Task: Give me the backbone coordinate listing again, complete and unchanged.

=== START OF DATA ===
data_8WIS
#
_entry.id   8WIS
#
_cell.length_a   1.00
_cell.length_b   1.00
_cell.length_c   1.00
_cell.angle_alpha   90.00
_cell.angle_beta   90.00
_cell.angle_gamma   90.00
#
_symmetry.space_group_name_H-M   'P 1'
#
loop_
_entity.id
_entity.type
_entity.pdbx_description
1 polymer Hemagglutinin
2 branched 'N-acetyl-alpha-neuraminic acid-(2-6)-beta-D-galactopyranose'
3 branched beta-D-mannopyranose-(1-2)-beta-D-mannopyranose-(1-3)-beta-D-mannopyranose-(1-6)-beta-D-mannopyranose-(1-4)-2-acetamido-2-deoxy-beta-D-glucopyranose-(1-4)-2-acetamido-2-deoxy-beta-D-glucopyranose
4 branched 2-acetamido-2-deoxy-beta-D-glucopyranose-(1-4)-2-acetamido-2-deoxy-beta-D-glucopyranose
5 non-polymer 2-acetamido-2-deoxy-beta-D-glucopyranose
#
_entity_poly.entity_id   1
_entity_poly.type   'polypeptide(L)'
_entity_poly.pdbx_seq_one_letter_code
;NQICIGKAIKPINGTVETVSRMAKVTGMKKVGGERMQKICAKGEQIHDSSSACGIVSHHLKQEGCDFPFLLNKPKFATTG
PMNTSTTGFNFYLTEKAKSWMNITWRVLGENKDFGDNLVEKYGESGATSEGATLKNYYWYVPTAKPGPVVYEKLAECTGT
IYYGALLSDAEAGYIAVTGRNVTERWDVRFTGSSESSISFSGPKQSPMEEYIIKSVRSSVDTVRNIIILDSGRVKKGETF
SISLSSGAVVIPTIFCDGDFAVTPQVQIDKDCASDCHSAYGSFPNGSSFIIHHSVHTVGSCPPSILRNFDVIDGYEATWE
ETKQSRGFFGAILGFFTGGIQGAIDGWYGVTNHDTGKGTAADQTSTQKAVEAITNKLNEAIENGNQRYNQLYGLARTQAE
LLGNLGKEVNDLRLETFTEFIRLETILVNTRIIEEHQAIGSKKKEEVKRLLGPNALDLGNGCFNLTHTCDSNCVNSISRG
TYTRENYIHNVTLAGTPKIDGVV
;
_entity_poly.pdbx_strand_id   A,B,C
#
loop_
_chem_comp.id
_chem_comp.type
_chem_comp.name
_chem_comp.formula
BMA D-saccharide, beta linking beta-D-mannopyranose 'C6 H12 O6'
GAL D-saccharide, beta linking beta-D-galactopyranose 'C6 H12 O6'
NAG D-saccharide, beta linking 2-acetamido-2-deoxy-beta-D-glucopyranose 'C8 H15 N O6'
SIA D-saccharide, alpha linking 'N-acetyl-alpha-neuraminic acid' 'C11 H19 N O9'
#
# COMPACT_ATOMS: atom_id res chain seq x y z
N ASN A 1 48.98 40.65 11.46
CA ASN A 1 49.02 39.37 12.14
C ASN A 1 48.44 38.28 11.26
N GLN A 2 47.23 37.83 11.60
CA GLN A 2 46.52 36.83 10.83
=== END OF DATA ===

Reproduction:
data_8WIS
#
_entry.id   8WIS
#
_cell.length_a   1.00
_cell.length_b   1.00
_cell.length_c   1.00
_cell.angle_alpha   90.00
_cell.angle_beta   90.00
_cell.angle_gamma   90.00
#
_symmetry.space_group_name_H-M   'P 1'
#
loop_
_entity.id
_entity.type
_entity.pdbx_description
1 polymer Hemagglutinin
2 branched 'N-acetyl-alpha-neuraminic acid-(2-6)-beta-D-galactopyranose'
3 branched beta-D-mannopyranose-(1-2)-beta-D-mannopyranose-(1-3)-beta-D-mannopyranose-(1-6)-beta-D-mannopyranose-(1-4)-2-acetamido-2-deoxy-beta-D-glucopyranose-(1-4)-2-acetamido-2-deoxy-beta-D-glucopyranose
4 branched 2-acetamido-2-deoxy-beta-D-glucopyranose-(1-4)-2-acetamido-2-deoxy-beta-D-glucopyranose
5 non-polymer 2-acetamido-2-deoxy-beta-D-glucopyranose
#
_entity_poly.entity_id   1
_entity_poly.type   'polypeptide(L)'
_entity_poly.pdbx_seq_one_letter_code
;NQICIGKAIKPINGTVETVSRMAKVTGMKKVGGERMQKICAKGEQIHDSSSACGIVSHHLKQEGCDFPFLLNKPKFATTG
PMNTSTTGFNFYLTEKAKSWMNITWRVLGENKDFGDNLVEKYGESGATSEGATLKNYYWYVPTAKPGPVVYEKLAECTGT
IYYGALLSDAEAGYIAVTGRNVTERWDVRFTGSSESSISFSGPKQSPMEEYIIKSVRSSVDTVRNIIILDSGRVKKGETF
SISLSSGAVVIPTIFCDGDFAVTPQVQIDKDCASDCHSAYGSFPNGSSFIIHHSVHTVGSCPPSILRNFDVIDGYEATWE
ETKQSRGFFGAILGFFTGGIQGAIDGWYGVTNHDTGKGTAADQTSTQKAVEAITNKLNEAIENGNQRYNQLYGLARTQAE
LLGNLGKEVNDLRLETFTEFIRLETILVNTRIIEEHQAIGSKKKEEVKRLLGPNALDLGNGCFNLTHTCDSNCVNSISRG
TYTRENYIHNVTLAGTPKIDGVV
;
_entity_poly.pdbx_strand_id   A,B,C
#
loop_
_chem_comp.id
_chem_comp.type
_chem_comp.name
_chem_comp.formula
BMA D-saccharide, beta linking beta-D-mannopyranose 'C6 H12 O6'
GAL D-saccharide, beta linking beta-D-galactopyranose 'C6 H12 O6'
NAG D-saccharide, beta linking 2-acetamido-2-deoxy-beta-D-glucopyranose 'C8 H15 N O6'
SIA D-saccharide, alpha linking 'N-acetyl-alpha-neuraminic acid' 'C11 H19 N O9'
#
# COMPACT_ATOMS: atom_id res chain seq x y z
N ASN A 1 48.98 40.65 11.46
CA ASN A 1 49.02 39.37 12.14
C ASN A 1 48.44 38.28 11.26
N GLN A 2 47.23 37.83 11.60
CA GLN A 2 46.52 36.83 10.83